Wind turbines are a fast, efficient way to produce renewable energy. They’re good for the environment, the power grid, and local communities. But some residents who live closest to the turbines complain about the noise, and limited data suggests it might be more than a nuisance.
Wind turbines have grown quieter with improvements in technology, but the fact remains that they generate noise. At night in particular, the atmospheric conditions change so that turbines are more likely to generate audible sound. Beyond causing annoyance, some residents have started to complain about health effects. They claim to suffer from exposure to “infra-sound”.
This sound is so low that the human ear can’t detect it, but that’s doesn’t mean it can’t impact the human body. After all, we can’t see UVA or UVB light rays, but you feel them in a sunburn. The question is how and to what extent? Is it serious enough to be a concern?
This is where research into the topic becomes tricky. It’s one thing to find a report or article online that discusses the topic; it’s another to find reputable research that provides (unbiased? conclusive?) evidence. It’s an emotional subject, so reliable information is hard to find. Some sources made nasty accusations against an opponent (government, industry, organization, etc.) without any evidence at all. The conclusions I was able to draw are pretty straightforward, and they fit nicely into two points.
- Known Problems
If you live close enough to a wind turbine, the noise could interfere with your daily life. Especially at night, the biggest complaint involves interrupted sleep. As a student with rambunctious room mates, I can agree that wearing earplugs to bed everyday is uncomfortable and inconvenient. The same problem is true near busy highways and construction sites. Many communities and nations have laws concerning noise pollution for this reason, and wind turbines are subject to those laws. Naturally, complaints begin to taper off as the distance between residents and the turbines increases. Two kilometers (1.2 miles) is often cited as an ideal minimum distance for everyone’s comfort.
- The Unknown
Scientific evidence is sparse on other complaints. There’s not enough data to link wind turbines to serious health problems. Nevertheless, anecdotal evidence is common enough from residents around the globe to pinpoint several issues. Infra-sound is one, and some studies propose that the vibrations can effect mood or bodily functions, including heart rhythms. They can also rattle the windows on your house. The flickering shadows from spinning propeller blades is another complaint, and is blamed for motion sickness, headaches, migraines and even seizures.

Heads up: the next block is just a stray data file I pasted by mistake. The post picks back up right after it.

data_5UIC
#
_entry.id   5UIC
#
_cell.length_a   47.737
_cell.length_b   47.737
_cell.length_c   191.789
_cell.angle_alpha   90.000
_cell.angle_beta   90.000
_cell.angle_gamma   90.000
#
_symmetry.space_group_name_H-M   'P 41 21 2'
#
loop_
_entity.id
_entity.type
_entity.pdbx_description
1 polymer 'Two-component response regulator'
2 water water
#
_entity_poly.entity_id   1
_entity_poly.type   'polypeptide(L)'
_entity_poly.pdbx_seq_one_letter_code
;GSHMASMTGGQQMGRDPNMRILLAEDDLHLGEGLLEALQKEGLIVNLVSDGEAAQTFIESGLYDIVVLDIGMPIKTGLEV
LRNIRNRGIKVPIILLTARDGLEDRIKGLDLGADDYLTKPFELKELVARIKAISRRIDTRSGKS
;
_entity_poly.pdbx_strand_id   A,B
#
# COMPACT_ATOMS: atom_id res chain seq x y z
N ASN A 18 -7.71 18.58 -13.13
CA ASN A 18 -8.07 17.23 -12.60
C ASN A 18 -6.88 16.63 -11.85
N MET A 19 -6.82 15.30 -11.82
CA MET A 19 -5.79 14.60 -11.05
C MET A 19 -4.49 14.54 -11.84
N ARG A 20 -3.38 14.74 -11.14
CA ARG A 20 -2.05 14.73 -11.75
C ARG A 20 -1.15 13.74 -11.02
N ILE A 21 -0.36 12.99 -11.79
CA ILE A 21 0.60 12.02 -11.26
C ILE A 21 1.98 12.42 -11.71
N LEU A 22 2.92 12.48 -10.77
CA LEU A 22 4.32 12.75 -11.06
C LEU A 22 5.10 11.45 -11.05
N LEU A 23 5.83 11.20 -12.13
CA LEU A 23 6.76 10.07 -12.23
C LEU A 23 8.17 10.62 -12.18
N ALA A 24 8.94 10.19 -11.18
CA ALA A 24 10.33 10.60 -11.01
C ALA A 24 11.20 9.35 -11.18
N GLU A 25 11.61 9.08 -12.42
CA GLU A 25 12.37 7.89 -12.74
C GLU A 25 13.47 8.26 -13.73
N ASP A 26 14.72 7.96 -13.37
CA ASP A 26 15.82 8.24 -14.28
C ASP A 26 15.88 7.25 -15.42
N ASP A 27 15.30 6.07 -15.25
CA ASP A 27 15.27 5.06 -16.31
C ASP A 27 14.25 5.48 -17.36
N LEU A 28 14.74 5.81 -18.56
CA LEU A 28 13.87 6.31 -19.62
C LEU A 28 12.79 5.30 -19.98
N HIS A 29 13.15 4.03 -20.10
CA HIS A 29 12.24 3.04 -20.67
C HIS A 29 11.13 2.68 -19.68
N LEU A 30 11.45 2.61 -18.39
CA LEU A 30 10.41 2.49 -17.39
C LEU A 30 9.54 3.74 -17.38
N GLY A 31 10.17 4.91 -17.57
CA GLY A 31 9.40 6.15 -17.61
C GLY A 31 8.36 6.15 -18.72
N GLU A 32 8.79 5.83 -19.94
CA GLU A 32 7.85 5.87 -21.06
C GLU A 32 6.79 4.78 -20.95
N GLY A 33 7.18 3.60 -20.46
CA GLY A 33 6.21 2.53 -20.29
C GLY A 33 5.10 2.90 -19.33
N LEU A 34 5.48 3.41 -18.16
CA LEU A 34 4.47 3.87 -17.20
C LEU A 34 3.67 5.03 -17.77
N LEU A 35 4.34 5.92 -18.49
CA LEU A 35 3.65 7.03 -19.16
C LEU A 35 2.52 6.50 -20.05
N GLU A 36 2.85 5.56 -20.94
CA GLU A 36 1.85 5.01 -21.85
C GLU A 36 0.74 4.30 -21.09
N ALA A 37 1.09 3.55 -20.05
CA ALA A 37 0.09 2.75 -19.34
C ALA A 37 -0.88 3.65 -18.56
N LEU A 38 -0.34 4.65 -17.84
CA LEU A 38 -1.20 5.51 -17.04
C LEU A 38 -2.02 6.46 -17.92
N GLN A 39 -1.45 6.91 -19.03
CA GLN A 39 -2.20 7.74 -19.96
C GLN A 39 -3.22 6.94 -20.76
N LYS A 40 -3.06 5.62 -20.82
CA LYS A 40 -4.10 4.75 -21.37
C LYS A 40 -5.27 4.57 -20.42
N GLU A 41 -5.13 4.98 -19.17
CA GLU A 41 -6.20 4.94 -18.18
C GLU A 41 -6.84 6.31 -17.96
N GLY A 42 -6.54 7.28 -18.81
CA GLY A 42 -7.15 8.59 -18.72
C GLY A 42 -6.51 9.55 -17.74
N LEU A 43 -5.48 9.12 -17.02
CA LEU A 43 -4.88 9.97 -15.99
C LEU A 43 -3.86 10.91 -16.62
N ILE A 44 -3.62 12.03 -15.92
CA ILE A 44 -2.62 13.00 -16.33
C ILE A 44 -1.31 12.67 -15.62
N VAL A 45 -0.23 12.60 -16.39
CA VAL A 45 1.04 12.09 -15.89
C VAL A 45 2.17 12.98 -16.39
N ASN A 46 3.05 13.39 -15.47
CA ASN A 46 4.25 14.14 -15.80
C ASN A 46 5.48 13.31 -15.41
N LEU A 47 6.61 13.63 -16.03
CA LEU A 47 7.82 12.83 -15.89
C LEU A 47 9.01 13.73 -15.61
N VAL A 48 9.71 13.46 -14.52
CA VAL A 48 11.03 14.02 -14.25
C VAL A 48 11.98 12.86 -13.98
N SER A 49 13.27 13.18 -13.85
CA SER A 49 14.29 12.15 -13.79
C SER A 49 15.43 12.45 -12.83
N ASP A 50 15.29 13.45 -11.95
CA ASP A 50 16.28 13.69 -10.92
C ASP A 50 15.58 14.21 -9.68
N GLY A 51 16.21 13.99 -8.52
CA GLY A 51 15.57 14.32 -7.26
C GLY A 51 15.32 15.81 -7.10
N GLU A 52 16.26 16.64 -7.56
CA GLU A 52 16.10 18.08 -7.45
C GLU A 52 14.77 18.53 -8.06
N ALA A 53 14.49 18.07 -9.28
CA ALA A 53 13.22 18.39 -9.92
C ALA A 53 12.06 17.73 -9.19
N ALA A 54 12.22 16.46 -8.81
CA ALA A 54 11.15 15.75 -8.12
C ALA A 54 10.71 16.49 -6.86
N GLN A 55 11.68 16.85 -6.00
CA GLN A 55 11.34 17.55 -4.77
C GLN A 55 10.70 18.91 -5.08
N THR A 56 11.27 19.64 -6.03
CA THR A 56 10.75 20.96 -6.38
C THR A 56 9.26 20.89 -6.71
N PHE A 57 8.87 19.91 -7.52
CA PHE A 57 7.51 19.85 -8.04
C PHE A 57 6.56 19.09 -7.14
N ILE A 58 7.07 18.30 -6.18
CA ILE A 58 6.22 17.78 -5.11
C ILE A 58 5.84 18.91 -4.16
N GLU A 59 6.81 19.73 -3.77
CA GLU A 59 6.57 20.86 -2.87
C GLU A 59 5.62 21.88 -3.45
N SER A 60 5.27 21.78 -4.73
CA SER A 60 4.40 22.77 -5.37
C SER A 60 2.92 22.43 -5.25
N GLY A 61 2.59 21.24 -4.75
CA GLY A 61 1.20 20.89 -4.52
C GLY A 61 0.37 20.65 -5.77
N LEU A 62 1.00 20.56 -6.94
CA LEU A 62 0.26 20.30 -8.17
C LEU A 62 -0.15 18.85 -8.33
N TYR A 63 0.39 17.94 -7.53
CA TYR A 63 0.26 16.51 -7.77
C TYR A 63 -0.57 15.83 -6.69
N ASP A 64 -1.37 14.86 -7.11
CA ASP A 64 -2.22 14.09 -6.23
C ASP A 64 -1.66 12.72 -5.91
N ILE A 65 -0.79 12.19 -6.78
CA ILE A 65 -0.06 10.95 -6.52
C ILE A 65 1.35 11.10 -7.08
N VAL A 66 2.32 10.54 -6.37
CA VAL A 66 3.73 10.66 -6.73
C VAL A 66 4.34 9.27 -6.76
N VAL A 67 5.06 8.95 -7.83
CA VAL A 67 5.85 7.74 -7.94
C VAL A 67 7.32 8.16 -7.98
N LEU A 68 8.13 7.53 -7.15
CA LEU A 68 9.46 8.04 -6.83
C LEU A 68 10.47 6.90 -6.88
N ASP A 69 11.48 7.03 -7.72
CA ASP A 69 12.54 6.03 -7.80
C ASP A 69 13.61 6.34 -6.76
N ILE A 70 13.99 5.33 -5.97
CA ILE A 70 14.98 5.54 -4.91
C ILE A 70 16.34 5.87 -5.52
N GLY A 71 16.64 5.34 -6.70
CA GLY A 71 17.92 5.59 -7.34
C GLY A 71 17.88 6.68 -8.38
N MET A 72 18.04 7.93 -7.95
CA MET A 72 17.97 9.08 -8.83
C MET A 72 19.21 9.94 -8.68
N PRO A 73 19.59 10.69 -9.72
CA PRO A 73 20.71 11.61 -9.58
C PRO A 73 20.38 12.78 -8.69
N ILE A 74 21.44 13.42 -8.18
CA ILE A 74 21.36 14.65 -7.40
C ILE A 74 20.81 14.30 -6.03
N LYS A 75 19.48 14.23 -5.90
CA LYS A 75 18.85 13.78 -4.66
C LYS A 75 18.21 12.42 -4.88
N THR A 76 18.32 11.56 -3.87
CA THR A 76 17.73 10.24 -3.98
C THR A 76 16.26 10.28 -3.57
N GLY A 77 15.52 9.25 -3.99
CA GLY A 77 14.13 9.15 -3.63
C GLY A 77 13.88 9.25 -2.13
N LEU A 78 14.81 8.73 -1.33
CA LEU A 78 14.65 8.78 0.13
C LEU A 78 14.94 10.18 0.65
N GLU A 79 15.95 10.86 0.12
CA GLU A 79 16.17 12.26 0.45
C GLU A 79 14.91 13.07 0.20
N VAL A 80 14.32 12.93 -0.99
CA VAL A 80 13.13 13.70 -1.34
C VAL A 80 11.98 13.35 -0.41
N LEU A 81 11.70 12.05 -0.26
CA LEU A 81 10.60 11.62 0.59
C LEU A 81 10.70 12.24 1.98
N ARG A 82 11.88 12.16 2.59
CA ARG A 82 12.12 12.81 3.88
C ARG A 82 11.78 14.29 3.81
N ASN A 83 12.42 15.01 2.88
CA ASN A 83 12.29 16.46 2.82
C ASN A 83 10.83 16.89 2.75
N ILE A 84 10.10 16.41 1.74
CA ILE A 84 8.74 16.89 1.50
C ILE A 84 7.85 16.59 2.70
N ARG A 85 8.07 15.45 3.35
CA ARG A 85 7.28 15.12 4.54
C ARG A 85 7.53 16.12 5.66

Keep in mind that low-frequency sound and inconsistent light are common features of modern life, especially in the city. Diesel engines, for example, also produce a lot of infra-sound. Fluorescent lights have long been blamed for headaches. There’s also the issue that many researchers perusing these problems observe them in a small group of residents; as a result, most published studies involve a very small sample of people. With such narrow results, data is inconclusive. It’s possible that these problems are limited to a small portion of the population.
As a renewable resource, wind power provides many benefits for the environment and local communities. However, those benefits should not override the needs of residents. It is one thing to build these tall structures and perhaps upset a scenic view. It’s another to put them in someone’s back yard.
A buffer zone between turbines and residents will probably help prevent most reasonable complaints within a community, and could offer balance between the preferences of the people and the needs of the environment, economy, and/or power grid. Ideally, wind farms should be seen as beneficial to a community and society, not as a nuisance.
What is your opinion? Do you live near wind turbines? Comment below.